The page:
Founded in 1923, the nonprofit organization attracts about 300,000 visitors, vendors and participants each year. It takes about 600 volunteers and 1,500 hours of work to put together the biggest event in Amarillo.
The 2012 fair closed Sept. 22.
“People should come because they need to spend good quality time with their family,” said Angela Ragland, the sponsorship and marketing director. “As far as younger kids go, they get to see a lot of agriculture that they normally would not see in town.”
Ragland said other attractions included the Timberworks Lumberjack Show, the Rhinestone Roper and Kids’ Celebration.
“What attracts people the most is the fun they can have with their family,” Ragland said.
People from 36 states have attended in recent years along with people from all 36 Texas Panhandle region counties.
Another addition to the fair was a new food court and, according to Amarillo College students, one of the biggest attractions is the food.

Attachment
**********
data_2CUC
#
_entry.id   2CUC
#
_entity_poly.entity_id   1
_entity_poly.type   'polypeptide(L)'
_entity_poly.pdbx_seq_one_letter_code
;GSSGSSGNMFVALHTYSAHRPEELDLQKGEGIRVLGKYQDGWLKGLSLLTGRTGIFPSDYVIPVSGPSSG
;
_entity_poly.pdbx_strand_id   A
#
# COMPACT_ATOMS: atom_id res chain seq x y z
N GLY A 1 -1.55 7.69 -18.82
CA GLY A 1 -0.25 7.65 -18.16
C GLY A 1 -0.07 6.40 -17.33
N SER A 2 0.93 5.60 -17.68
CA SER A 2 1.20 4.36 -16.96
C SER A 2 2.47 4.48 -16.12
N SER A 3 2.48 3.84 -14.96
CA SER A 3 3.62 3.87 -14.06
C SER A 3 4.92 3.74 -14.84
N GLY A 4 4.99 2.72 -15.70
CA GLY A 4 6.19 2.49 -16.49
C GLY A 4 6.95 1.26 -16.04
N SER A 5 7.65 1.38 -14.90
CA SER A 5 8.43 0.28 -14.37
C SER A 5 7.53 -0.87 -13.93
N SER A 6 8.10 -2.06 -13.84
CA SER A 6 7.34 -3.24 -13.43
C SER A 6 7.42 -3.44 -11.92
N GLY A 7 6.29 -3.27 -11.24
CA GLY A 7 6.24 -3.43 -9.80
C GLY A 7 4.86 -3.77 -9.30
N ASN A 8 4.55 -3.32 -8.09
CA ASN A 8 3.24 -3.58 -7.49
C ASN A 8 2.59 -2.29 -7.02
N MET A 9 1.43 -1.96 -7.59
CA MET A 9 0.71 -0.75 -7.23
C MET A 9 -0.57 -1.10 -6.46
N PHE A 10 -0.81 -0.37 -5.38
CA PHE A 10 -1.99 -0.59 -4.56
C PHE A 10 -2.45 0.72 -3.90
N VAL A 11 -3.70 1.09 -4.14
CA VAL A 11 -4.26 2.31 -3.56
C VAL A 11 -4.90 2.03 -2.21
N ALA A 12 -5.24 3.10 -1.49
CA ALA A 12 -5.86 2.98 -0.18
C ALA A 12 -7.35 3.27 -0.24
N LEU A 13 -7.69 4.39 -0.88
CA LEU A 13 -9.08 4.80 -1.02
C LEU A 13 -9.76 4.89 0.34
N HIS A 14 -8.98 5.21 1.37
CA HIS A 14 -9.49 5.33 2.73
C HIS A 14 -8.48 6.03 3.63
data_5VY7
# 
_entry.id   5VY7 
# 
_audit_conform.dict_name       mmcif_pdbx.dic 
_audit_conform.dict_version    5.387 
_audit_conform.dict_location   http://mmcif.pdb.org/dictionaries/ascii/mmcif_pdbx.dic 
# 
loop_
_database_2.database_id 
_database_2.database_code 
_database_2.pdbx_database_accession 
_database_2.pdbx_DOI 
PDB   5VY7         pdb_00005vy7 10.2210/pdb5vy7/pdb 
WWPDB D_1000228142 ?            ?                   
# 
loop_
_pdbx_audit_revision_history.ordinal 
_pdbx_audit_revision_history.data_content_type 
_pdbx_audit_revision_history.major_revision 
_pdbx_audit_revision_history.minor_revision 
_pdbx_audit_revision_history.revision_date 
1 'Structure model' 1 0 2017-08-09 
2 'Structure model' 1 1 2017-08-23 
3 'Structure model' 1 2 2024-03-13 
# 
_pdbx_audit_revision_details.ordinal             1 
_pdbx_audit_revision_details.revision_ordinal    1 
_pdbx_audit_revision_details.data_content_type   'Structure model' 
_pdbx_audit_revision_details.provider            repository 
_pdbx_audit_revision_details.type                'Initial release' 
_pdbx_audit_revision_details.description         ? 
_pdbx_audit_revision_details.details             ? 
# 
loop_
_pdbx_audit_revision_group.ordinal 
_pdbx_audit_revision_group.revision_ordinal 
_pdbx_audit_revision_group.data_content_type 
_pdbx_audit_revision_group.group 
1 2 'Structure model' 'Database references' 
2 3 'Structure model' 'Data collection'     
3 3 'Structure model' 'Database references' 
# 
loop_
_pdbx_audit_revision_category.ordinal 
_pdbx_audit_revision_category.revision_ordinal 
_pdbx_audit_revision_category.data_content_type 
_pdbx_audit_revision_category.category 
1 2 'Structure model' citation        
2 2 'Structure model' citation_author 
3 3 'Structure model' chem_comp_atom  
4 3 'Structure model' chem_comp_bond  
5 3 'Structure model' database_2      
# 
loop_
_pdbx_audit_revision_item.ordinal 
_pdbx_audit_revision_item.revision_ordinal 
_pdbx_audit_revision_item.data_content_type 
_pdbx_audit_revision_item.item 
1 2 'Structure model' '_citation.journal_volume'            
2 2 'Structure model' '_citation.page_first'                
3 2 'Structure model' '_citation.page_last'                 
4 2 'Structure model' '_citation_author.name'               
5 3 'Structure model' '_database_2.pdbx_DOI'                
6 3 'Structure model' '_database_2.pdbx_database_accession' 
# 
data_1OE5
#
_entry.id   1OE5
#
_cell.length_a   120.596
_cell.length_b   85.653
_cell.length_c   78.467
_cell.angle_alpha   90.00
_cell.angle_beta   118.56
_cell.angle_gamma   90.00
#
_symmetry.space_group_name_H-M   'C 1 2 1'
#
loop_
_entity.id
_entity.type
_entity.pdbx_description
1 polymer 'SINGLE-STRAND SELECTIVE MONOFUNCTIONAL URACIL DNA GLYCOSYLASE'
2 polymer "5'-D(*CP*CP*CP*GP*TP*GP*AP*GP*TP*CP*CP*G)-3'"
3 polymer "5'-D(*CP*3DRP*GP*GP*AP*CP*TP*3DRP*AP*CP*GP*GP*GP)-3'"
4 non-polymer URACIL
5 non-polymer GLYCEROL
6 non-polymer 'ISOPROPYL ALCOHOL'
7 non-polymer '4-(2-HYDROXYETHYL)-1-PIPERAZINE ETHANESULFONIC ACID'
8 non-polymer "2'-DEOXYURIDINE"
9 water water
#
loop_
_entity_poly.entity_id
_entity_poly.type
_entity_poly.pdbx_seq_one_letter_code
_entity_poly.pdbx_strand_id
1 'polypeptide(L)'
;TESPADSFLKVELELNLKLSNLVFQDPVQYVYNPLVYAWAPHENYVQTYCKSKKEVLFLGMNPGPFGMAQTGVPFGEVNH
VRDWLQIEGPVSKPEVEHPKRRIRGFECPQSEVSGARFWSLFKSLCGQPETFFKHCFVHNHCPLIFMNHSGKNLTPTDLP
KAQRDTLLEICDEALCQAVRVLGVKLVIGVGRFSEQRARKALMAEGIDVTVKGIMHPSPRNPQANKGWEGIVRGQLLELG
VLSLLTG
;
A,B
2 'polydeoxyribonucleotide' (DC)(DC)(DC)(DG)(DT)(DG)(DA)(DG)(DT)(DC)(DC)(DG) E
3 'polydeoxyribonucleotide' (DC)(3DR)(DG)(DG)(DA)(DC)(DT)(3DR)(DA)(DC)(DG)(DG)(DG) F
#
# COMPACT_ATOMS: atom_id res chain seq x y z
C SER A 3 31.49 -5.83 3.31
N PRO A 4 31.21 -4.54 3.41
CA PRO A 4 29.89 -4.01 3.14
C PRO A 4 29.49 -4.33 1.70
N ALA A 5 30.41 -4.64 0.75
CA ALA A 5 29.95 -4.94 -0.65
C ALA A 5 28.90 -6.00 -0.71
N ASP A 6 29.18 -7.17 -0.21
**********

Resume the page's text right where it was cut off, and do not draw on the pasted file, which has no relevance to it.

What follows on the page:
Marie Padilla, a criminal justice major, said she took her 1-year-old and 4-year-old kids to see the animals. “It’s ridiculously priced, but my kids enjoyed it, so I would definitely take them again,” Padilla said.
Although Padilla enjoyed spending time with her family at the fair, she admitted that her favorite part was the food, especially the fried pickles.
Morgan Powers, a psychology major, said she never had been to the fair but had made plans to go this year. “I am just going with a bunch of friends to hang out,” Powers said. “All my friends say the food is really good, so I am excited to try it.”
Roberto Garza, a music major, said, “My favorite part was the turkey legs.” Garza said he was young the last time he went to the fair but that overall, he enjoyed it.
“I would recommend it to people if it is their kind of scene,” Garza said. Apart from good food and new attractions, the fair had six nights of live concert music for visitors to enjoy. For more information, visit www.tristatefair.com or call 806-376-7767.